Radiographs of the hands showed enlargement of metaphyses, flattening of epiphyses, and narrowing of joint spaces with no erosions. Lateral radiograph of the foot revealed bilateral large ossified trigonum attached to the talus (mega os trigonum) (Figure 3). Radiographs of the spine showed increased kyphosis, generalized platyspondyly particularly at the thoracolumbar junction, and irregularity of the vertebral end- plates (Figure 4). Magnetic resonance imaging of thoracolumbar spine demonstrated irregularity in vertebral end-plates, multiple disk herniations, and platyspondyly (Figure 5). Dynamic contrast- enhanced magnetic resonance imaging of the wrist did not reveal any signs of synovial inflammation.
Based on the clinical and imaging evaluations, the patient was diagnosed as PPD coexisting with RP. He was treated with non-steroid anti- inflammatory drugs, physical therapy, and rehabilitation interventions. He was also informed about the disease course, joint protection, and therapeutic exercises.
Progressive pseudorheumatoid dysplasia is a rare inherited skeletal disease characterized by generalized bone/cartilage dysplasia, abnormalities in the vertebrae, and progressive arthropathy without systemic/synovial inflammation.(5,6) It differs from RA by the absence of synovitis, pannus and other inflammatory changes, and existence of dysplastic bony changes on radiographs. It also does not respond to usual anti-rheumatic treatments.(1) Although not a sine qua non for diagnosis, genetic testing could be performed in PPD. Mutations in the Wnt1- inducible signaling pathway protein 3/(WISP3) gene is found to be associated with PPD.(7) WISP3 gene encodes a member of the connective tissue growth factor family known to be mostly the extracellular matrix-associated proteins related with regulation of cell migration, proliferation, and differentiation.(8,9) In our patient, we were unable to perform this genetic testing because of the cost, yet our clinical and imaging features were sufficient for clear diagnosis.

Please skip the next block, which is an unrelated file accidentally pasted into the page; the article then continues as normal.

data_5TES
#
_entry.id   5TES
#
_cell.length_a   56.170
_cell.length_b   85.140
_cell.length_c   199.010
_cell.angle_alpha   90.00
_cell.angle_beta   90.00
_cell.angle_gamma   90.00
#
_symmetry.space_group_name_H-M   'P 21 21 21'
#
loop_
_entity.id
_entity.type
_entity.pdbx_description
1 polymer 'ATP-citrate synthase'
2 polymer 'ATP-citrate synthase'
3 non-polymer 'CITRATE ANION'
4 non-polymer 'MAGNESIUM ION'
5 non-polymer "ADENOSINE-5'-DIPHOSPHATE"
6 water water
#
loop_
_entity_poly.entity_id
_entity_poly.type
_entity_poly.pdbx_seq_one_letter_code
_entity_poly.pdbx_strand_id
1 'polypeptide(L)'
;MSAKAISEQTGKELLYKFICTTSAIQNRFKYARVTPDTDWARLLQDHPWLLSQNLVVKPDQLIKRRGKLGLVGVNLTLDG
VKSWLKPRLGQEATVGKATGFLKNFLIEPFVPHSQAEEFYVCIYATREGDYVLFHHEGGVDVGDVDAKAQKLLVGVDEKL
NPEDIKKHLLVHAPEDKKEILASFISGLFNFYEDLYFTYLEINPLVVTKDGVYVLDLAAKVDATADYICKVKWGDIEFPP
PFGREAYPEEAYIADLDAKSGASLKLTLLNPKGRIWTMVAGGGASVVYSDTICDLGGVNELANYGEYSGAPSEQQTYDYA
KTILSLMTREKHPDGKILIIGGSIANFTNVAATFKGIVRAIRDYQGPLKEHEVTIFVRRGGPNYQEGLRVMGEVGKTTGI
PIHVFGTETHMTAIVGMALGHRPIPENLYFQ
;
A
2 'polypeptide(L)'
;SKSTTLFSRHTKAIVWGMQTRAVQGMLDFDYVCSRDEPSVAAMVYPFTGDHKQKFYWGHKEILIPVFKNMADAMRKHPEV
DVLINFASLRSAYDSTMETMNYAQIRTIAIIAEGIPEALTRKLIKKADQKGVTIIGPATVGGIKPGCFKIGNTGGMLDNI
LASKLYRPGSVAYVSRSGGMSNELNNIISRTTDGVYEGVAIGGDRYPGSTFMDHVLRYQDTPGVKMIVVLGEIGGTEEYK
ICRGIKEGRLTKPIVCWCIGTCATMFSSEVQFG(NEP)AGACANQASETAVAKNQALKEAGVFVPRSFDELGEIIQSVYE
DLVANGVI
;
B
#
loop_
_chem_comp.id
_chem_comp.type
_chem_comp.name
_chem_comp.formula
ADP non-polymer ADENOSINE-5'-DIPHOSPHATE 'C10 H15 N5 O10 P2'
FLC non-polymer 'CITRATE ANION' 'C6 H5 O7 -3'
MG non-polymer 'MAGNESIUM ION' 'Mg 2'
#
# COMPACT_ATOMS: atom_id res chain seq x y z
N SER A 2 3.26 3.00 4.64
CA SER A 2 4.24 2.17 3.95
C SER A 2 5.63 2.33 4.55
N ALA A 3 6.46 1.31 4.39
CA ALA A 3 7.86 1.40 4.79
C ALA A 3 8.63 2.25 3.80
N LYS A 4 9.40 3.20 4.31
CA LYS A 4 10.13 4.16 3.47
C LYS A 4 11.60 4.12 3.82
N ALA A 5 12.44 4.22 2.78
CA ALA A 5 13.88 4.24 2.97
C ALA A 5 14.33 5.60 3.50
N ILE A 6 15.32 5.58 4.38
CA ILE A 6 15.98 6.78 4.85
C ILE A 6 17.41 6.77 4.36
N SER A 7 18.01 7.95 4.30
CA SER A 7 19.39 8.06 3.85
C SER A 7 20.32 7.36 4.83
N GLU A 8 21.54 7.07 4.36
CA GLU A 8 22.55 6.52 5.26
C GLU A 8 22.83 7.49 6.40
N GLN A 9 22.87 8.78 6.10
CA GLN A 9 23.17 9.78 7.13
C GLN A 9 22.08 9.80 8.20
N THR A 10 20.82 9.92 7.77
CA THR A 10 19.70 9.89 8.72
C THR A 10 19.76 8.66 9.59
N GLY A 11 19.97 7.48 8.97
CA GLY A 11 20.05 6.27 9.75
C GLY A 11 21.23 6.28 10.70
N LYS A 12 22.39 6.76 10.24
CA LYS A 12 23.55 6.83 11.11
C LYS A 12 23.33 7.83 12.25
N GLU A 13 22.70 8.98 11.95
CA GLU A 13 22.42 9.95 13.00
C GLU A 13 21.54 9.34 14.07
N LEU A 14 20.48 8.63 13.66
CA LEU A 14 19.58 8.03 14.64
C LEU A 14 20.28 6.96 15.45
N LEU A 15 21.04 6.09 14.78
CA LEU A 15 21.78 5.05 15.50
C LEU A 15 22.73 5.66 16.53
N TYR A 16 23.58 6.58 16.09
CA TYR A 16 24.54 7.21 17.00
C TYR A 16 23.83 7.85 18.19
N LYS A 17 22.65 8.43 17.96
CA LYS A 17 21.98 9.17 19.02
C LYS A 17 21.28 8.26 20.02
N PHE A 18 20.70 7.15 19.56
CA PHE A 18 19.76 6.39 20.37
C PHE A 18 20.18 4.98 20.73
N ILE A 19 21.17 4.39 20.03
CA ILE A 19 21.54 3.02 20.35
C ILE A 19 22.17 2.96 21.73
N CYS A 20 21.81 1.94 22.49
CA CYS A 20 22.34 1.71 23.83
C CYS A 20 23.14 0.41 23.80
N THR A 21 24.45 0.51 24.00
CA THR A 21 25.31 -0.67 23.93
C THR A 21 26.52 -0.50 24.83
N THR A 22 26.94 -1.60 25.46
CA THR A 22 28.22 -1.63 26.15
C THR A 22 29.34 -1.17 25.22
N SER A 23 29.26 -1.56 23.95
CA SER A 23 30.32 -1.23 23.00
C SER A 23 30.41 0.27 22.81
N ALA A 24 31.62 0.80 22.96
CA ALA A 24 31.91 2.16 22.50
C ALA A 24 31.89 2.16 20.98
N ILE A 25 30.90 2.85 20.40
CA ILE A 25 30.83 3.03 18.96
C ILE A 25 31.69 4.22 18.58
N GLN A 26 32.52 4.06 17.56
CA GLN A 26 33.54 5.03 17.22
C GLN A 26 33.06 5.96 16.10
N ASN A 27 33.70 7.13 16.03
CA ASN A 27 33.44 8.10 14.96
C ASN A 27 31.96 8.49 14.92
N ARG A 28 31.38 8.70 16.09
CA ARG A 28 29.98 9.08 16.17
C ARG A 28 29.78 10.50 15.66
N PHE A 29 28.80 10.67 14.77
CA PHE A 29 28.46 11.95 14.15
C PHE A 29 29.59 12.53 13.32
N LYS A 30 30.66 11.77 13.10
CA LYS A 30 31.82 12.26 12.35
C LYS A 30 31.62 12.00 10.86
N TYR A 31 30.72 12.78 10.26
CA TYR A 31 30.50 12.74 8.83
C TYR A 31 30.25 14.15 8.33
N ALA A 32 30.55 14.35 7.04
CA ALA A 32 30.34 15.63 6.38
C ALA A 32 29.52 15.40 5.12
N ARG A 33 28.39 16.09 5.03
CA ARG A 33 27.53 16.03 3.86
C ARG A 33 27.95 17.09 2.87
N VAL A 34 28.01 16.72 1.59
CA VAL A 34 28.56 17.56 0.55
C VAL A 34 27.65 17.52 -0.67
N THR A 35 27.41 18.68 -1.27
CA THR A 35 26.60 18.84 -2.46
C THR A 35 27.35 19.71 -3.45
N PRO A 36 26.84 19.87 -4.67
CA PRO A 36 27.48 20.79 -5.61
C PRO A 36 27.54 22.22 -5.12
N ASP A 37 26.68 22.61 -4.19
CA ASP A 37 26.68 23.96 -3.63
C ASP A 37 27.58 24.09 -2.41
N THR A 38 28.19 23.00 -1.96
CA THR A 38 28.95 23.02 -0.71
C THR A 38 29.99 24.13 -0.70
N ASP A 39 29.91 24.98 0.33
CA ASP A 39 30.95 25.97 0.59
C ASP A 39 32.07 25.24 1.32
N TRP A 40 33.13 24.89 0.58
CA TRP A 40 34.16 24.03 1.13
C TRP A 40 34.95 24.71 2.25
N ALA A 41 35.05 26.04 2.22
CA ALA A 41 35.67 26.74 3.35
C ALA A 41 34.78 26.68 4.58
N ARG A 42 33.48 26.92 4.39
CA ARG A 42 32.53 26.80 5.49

Clinical features of PPD have been described in several reports.(9-11) The radiographic features include varying degrees of epiphyseal involvement with enlargement of the epi-metaphyseal region, progressive joint narrowing, generalized platyspondyly, multiple intervertebral herniations, kyphoscoliosis, mega os trigonum and bone destruction with aging.(2,6,10) Our patient had progressive restriction of several joints, IP enlargements, dysplastic bone/cartilage changes, mega os trigonum and platyspondyly, with normal acute phase reactants. The presence of dysmorphic features and the absence of inflammatory signs should alert the physicians for the possible hereditary dysplasias like PPD.